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Jem Hepworth – Taking Pole Position

Jem Hepworth – Taking Pole Position

In my experience, there’s nothing like the excitement and atmosphere of a race track.  My first ‘adrenalin rush’ experience was promoting a grease removing product at a Motocross race.  I was sixteen and not thrilled at having to promote something so ‘mundane’, but the day turned out to be one of the highlights of my teenage years.  The noise, the smell, the heat, the dirt, the grime and dust; oh boy, was I hooked!

If just standing on the edge of the track was enough to make me feel that ‘rush’, I can only imagine what it must be like for those who participate; the racers.  Extreme and very addictive!

I was delighted to ‘catch up’ with Jem Hepworth recently, although I suspect that catching up with Jem is something that many of her competitors find challenging!  Whilst we sat and chatted at the Boston Tea Party, Jem proudly revealed that the weekend before, she had become the Wessex Go-Karting Champion having won overall. She named it as one of her highest achievements to date, and this year will be competing in the British Championships, so hopes to follow up this success with a top ten.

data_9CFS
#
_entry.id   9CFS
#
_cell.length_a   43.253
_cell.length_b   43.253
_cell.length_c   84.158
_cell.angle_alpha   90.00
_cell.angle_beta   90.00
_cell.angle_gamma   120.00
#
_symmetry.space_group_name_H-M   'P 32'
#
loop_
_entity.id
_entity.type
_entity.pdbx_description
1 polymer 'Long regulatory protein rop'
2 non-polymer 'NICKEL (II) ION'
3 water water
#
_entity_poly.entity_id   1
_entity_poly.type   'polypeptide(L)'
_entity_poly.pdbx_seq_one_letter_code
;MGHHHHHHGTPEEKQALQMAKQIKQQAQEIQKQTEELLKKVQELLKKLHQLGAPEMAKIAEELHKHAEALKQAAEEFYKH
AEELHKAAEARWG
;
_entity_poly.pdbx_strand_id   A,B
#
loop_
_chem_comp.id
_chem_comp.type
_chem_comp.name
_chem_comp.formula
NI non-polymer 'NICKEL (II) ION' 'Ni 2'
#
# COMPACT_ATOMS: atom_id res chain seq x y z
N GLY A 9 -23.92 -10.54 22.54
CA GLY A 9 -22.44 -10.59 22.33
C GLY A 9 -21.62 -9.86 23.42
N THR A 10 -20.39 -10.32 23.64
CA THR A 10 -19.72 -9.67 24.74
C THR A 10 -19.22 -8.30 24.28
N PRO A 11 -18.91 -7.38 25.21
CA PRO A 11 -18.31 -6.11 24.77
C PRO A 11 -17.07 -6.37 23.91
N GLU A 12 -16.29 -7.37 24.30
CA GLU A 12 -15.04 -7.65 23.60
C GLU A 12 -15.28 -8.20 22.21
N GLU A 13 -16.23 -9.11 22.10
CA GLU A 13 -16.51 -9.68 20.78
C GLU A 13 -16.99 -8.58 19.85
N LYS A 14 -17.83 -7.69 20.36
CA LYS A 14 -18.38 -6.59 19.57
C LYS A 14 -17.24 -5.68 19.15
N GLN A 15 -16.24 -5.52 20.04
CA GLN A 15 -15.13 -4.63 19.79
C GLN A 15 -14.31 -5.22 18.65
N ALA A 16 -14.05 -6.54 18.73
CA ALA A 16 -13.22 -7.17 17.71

As we sat and chatted, I was struck by her calm demeanour, and impressed by the 18-year-old’s quiet confidence.  There’s nothing boastful about Jem, just a matter-of-fact determination to race to her best ability, to bring her all and if that produces a win, all the better.  Always looking for the positive, even when facing technical issues, or difficulties, she is a force to be reckoned with. Move over, guys!


Jem recently joined Motorsport Woman to compete in the 24-hour kart race at Le Mans.  The team experienced several mechanical issues that were beyond their control, but they never gave up and finished 21st out of 48 teams.  As the only all-female team, they were triumphant in their quest to represent equality, inclusion, diversity and pride. The competition was superb and Jem said,